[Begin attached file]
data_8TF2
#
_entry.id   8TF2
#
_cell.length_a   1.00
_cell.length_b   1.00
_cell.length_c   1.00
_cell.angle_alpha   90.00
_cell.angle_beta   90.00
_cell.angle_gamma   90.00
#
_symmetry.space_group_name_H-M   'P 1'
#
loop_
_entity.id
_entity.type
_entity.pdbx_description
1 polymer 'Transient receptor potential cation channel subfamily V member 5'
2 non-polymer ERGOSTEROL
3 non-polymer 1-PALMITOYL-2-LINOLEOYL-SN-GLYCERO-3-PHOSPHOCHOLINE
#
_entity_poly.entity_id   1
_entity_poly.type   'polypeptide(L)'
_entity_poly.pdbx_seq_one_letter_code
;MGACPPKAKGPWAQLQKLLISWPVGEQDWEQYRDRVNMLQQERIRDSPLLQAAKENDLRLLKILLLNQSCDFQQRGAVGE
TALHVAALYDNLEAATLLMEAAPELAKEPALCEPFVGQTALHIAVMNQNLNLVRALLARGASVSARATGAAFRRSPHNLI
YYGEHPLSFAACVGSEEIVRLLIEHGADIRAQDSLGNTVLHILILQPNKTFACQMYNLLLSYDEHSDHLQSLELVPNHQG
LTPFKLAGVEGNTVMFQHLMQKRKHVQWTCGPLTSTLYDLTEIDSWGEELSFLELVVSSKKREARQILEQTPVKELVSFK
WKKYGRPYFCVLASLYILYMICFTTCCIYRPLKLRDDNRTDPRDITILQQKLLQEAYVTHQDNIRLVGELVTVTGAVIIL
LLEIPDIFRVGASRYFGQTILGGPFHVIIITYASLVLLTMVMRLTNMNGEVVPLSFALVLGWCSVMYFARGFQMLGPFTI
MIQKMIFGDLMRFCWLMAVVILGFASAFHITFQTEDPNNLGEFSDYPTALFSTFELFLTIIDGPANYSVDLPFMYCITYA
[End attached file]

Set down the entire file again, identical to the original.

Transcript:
data_8TF2
#
_entry.id   8TF2
#
_cell.length_a   1.00
_cell.length_b   1.00
_cell.length_c   1.00
_cell.angle_alpha   90.00
_cell.angle_beta   90.00
_cell.angle_gamma   90.00
#
_symmetry.space_group_name_H-M   'P 1'
#
loop_
_entity.id
_entity.type
_entity.pdbx_description
1 polymer 'Transient receptor potential cation channel subfamily V member 5'
2 non-polymer ERGOSTEROL
3 non-polymer 1-PALMITOYL-2-LINOLEOYL-SN-GLYCERO-3-PHOSPHOCHOLINE
#
_entity_poly.entity_id   1
_entity_poly.type   'polypeptide(L)'
_entity_poly.pdbx_seq_one_letter_code
;MGACPPKAKGPWAQLQKLLISWPVGEQDWEQYRDRVNMLQQERIRDSPLLQAAKENDLRLLKILLLNQSCDFQQRGAVGE
TALHVAALYDNLEAATLLMEAAPELAKEPALCEPFVGQTALHIAVMNQNLNLVRALLARGASVSARATGAAFRRSPHNLI
YYGEHPLSFAACVGSEEIVRLLIEHGADIRAQDSLGNTVLHILILQPNKTFACQMYNLLLSYDEHSDHLQSLELVPNHQG
LTPFKLAGVEGNTVMFQHLMQKRKHVQWTCGPLTSTLYDLTEIDSWGEELSFLELVVSSKKREARQILEQTPVKELVSFK
WKKYGRPYFCVLASLYILYMICFTTCCIYRPLKLRDDNRTDPRDITILQQKLLQEAYVTHQDNIRLVGELVTVTGAVIIL
LLEIPDIFRVGASRYFGQTILGGPFHVIIITYASLVLLTMVMRLTNMNGEVVPLSFALVLGWCSVMYFARGFQMLGPFTI
MIQKMIFGDLMRFCWLMAVVILGFASAFHITFQTEDPNNLGEFSDYPTALFSTFELFLTIIDGPANYSVDLPFMYCITYA